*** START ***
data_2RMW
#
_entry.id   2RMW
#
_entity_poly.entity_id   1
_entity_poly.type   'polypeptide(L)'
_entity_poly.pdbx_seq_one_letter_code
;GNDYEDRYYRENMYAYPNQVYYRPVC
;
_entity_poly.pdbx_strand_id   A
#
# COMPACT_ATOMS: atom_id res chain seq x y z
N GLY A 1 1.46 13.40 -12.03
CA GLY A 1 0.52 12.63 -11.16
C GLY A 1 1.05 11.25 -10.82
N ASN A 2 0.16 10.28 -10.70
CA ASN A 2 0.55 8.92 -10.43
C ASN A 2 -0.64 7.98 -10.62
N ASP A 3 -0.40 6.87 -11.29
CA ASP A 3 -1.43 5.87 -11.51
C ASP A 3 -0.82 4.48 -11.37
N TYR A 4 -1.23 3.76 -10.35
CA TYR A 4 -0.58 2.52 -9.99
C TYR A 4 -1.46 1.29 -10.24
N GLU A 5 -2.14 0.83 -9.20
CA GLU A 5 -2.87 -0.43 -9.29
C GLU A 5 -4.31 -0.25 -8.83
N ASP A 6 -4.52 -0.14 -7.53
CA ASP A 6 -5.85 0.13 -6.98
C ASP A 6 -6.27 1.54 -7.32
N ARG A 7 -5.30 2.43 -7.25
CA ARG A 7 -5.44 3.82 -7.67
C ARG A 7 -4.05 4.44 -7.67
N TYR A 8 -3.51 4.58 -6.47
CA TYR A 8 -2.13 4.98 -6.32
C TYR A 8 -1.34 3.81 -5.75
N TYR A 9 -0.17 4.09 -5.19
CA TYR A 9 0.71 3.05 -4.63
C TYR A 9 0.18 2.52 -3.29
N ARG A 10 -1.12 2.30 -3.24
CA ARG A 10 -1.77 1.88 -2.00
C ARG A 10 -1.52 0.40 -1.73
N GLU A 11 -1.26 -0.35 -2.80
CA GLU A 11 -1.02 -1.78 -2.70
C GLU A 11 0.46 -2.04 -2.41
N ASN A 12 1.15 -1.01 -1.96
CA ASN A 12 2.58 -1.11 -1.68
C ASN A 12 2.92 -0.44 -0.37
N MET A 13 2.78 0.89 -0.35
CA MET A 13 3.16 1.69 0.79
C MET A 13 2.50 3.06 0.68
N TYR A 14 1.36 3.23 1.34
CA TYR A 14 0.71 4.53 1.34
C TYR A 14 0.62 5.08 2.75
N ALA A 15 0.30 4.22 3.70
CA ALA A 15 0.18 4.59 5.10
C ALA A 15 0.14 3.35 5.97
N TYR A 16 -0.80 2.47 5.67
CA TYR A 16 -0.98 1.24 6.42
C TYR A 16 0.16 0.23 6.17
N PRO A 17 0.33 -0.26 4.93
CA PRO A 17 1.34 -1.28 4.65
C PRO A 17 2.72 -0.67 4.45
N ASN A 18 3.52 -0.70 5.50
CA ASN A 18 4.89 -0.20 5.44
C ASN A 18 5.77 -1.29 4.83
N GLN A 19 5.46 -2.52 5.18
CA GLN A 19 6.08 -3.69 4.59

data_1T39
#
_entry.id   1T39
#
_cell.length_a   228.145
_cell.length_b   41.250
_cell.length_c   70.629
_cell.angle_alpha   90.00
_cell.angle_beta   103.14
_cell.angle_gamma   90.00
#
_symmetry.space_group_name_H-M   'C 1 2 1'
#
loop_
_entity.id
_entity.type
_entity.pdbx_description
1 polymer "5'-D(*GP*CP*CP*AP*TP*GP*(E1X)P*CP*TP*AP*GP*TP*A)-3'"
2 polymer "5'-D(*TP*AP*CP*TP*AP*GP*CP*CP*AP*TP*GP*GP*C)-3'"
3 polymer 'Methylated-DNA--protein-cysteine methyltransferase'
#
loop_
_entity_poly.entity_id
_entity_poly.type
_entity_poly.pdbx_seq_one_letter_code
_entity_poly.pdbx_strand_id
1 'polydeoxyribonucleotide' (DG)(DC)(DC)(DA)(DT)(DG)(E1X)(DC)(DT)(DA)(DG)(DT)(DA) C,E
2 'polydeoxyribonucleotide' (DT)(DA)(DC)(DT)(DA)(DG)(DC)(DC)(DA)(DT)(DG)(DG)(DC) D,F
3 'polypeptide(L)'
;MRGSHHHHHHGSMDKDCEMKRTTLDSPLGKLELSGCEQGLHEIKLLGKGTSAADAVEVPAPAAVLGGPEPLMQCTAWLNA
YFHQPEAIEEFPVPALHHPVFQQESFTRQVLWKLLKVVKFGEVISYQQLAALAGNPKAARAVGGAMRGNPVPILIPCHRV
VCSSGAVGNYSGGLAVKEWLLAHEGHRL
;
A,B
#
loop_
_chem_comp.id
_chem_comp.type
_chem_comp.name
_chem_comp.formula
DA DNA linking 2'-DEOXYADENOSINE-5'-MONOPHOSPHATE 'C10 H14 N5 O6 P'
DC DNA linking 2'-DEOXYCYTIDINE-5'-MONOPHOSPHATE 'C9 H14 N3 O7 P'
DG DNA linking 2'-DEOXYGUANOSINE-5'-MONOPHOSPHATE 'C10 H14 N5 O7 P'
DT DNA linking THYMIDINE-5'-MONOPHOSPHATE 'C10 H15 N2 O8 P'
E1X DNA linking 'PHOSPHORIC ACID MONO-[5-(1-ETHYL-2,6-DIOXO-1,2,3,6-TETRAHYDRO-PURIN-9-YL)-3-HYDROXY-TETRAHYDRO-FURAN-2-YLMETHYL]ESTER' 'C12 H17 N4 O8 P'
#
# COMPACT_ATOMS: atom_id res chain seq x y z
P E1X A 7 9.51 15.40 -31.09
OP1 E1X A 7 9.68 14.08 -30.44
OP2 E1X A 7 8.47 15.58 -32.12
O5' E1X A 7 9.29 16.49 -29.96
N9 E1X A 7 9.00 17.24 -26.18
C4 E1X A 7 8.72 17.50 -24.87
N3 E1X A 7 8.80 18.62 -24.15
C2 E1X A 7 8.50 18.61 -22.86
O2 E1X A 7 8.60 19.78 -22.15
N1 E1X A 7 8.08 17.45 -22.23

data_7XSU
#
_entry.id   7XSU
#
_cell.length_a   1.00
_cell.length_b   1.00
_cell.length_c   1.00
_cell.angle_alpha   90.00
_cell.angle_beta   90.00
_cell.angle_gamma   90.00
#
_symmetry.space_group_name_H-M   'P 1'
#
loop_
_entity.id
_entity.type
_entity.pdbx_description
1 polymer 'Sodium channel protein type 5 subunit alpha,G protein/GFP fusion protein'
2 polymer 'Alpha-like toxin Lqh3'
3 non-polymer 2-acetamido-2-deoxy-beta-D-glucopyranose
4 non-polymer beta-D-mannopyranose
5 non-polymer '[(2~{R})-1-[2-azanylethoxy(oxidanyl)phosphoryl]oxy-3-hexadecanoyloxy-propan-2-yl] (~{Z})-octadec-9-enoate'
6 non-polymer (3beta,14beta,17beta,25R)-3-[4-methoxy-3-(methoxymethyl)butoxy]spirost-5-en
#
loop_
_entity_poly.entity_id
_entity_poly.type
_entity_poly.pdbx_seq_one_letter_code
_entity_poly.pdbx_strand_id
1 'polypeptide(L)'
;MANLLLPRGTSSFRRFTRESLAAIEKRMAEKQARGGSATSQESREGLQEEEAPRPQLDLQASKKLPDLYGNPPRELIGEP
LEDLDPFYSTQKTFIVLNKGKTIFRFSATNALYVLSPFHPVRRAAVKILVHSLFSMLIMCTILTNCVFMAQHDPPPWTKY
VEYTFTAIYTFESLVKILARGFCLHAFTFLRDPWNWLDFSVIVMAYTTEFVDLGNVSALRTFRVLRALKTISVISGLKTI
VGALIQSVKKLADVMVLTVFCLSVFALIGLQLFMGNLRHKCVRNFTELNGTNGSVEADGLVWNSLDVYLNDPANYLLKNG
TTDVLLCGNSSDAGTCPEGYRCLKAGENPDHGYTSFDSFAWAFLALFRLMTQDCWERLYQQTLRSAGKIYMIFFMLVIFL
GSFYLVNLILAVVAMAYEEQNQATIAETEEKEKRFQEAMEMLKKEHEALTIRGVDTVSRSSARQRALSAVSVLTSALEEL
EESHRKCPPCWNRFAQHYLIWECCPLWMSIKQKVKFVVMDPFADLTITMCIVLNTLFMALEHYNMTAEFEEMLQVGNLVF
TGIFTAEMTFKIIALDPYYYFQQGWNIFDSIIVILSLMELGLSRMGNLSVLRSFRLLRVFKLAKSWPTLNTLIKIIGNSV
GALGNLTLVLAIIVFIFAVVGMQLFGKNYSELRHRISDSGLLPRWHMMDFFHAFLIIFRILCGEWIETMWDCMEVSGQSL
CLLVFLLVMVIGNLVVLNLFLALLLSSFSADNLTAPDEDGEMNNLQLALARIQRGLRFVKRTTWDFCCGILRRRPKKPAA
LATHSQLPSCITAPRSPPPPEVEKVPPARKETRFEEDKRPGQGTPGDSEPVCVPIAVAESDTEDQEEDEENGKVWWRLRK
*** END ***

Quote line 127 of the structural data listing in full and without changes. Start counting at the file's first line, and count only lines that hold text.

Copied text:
#